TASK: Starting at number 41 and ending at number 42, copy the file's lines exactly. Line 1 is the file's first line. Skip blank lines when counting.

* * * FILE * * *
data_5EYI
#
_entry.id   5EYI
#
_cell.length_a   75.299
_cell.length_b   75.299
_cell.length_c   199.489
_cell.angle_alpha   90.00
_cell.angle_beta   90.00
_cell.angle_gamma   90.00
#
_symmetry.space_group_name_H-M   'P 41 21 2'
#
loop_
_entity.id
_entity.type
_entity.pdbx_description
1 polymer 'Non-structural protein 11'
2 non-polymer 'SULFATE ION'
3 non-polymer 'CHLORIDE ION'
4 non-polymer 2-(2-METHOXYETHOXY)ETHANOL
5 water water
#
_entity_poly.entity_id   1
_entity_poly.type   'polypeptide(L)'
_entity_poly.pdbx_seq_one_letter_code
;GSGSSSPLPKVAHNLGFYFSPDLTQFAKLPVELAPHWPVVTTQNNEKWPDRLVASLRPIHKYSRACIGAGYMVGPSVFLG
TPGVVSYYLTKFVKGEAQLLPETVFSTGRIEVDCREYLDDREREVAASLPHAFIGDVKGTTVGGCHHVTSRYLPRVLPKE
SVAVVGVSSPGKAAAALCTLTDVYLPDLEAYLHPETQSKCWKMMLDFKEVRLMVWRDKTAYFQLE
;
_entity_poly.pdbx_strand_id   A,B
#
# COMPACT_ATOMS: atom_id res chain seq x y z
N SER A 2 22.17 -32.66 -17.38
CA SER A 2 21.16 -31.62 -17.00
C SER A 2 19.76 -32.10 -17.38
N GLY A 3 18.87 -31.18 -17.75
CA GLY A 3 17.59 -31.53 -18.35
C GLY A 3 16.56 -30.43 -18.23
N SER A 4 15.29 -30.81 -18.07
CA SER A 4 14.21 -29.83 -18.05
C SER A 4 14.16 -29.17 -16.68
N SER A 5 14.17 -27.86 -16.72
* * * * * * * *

CA SER A 4 14.21 -29.83 -18.05
C SER A 4 14.16 -29.17 -16.68